Current views favor an autoimmune-mediated reaction against the myelin (immunologic attack against self-antigen) involving both cellular and humoral immunity. This autoimmune mechanism is supported by similarities between the pathology of MS and the experimental allergic encephalomyelitis (EAE) induced by immunization with brain and spinal cord myelin extracts.

The cellular immune reaction is mediated by T lymphocytes. Simplistically, activated CD4+ T lymphocytes possessing antigen-specific receptors cross the blood-brain barrier and react with myelin and/or oligoden-droglia antigen. Cytokines released by T lymphocytes activate macrophages expressing MHC class II antigen. These macrophages present the myelin antigens to the T cells and, in time, remove the products of myelin disintegration. MBP, proteolipid protein, and myelin oligodendrocyte glycoprotein are major target antigens. The humoral immune reaction is mediated by activated B lymphocytes that secrete myelin-specific antibodies. Several pathogens have been postulated to trigger the immune reaction: measles virus, Epstein-Barr virus, human herpes virus 6, retroviruses, canine distemper virus, and Chlamydia pneumoniae. None has yet been confirmed.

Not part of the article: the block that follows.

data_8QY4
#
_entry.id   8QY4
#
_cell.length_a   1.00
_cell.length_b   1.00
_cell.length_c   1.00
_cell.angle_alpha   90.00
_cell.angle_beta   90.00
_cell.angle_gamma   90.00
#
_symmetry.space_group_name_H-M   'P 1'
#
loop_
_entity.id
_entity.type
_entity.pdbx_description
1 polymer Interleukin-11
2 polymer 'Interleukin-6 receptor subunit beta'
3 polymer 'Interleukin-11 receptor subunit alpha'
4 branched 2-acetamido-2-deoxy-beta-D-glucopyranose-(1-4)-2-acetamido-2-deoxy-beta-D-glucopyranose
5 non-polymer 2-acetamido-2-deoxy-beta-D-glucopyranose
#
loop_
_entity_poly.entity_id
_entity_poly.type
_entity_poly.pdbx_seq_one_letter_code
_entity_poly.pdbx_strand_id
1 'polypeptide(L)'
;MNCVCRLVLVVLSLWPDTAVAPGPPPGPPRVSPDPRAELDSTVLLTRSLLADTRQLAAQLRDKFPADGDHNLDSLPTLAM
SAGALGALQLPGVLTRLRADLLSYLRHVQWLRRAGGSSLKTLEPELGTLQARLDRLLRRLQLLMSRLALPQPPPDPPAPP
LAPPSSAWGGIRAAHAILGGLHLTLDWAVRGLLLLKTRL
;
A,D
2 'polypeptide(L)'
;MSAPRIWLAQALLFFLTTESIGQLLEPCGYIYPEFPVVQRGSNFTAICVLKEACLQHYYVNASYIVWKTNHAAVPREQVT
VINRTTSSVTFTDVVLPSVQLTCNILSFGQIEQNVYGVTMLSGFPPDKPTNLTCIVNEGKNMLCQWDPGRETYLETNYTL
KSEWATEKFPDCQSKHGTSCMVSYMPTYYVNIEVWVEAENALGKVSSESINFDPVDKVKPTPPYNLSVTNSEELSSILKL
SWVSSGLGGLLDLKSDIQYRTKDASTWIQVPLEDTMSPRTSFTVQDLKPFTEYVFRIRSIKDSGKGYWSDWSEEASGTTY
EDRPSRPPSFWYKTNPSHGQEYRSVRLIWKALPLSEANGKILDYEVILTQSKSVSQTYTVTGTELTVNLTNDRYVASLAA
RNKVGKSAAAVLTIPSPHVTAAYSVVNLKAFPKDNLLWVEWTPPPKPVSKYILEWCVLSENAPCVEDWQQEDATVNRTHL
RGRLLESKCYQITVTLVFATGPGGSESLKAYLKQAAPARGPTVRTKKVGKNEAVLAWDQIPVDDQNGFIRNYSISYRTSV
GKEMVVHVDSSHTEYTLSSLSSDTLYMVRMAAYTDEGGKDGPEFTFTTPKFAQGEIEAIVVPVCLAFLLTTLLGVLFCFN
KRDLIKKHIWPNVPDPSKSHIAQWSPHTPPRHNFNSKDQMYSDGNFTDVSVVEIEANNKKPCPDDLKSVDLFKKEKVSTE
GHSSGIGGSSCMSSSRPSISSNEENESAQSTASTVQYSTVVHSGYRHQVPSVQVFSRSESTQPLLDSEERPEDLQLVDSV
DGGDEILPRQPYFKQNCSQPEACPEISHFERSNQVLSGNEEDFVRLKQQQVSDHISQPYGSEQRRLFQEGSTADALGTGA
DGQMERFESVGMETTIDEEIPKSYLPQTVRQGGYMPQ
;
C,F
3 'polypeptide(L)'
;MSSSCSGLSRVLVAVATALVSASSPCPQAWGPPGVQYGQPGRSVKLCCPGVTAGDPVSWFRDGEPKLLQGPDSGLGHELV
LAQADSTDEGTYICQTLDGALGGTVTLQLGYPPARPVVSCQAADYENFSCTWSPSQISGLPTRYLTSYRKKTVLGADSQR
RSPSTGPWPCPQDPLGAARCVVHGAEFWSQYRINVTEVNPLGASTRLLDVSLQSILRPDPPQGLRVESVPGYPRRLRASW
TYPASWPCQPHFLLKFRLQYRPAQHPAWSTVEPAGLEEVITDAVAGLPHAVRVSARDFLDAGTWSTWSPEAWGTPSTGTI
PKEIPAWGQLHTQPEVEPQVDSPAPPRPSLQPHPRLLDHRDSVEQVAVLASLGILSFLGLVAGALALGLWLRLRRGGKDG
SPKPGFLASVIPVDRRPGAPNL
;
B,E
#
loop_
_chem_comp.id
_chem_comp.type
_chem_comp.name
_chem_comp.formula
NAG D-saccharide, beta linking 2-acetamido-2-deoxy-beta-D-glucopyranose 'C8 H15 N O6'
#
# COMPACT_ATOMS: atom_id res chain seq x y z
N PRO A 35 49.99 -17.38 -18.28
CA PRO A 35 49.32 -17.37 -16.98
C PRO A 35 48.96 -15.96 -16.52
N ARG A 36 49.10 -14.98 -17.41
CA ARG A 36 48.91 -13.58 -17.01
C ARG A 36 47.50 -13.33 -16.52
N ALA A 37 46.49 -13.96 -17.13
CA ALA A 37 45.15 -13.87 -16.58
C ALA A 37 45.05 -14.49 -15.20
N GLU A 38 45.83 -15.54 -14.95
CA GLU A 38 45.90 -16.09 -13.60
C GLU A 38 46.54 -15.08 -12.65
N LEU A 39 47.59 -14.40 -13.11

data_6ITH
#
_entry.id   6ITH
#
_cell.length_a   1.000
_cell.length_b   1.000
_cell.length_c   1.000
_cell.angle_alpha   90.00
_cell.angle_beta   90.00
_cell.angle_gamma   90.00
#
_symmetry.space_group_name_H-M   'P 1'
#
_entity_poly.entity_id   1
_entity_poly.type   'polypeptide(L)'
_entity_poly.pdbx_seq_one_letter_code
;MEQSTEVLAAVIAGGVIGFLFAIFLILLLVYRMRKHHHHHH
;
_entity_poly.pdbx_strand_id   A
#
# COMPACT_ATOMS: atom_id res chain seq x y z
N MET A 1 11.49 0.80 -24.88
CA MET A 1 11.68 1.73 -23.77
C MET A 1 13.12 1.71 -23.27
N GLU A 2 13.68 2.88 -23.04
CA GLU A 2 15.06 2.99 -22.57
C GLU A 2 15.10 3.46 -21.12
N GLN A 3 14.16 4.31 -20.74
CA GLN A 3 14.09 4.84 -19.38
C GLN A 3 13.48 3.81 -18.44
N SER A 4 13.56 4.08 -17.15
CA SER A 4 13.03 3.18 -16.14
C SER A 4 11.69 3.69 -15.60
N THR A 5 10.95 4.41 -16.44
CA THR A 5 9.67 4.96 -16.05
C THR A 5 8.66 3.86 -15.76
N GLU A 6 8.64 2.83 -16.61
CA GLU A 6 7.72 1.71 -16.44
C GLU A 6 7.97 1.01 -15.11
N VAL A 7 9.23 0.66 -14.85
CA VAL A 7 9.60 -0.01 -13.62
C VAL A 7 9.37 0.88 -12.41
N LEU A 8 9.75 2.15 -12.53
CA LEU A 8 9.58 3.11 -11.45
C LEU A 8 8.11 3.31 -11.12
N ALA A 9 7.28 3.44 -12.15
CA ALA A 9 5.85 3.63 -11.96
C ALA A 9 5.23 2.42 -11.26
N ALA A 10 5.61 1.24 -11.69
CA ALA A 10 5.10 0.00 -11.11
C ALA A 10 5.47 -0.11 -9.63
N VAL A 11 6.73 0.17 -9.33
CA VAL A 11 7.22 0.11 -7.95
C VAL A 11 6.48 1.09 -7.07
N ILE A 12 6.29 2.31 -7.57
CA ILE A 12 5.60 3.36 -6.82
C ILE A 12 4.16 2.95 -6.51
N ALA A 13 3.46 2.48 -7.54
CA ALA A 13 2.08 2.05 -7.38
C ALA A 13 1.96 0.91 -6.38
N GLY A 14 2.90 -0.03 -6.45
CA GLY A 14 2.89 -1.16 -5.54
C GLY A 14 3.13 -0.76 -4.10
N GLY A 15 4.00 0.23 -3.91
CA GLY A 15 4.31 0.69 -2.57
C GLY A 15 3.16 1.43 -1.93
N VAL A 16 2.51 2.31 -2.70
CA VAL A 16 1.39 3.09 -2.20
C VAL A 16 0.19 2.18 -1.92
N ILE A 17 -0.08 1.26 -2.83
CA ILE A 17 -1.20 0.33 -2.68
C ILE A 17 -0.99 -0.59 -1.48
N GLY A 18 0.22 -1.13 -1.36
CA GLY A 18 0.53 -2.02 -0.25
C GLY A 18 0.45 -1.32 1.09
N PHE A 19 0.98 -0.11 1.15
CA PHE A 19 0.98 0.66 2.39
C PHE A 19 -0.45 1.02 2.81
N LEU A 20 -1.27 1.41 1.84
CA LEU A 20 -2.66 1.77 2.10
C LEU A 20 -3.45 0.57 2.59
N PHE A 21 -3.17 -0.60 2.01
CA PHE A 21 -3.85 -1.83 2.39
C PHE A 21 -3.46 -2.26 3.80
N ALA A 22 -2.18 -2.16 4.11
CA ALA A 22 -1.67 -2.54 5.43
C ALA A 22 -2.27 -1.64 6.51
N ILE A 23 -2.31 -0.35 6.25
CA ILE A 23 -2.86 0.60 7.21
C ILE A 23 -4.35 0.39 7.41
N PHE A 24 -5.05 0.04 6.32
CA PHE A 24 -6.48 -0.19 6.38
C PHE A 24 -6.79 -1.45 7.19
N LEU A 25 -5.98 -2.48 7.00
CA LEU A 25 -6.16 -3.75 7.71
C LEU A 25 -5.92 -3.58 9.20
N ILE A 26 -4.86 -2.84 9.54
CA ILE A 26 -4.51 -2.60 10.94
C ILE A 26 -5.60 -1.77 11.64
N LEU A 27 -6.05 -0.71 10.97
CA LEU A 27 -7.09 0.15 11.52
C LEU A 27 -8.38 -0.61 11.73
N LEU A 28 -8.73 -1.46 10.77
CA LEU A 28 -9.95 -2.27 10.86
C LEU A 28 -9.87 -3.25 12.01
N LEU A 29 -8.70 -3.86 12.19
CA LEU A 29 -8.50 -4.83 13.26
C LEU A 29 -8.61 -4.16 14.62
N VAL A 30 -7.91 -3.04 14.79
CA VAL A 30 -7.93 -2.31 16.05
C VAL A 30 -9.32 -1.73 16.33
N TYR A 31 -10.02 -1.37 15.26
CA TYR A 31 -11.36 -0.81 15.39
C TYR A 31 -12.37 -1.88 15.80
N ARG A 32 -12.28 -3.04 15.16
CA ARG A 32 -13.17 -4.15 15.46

An alternative view regarding the pathogenesis of MS implicates apoptotic oligodendroglial deaths and subsequent microglial activation as early events in plaque formation.

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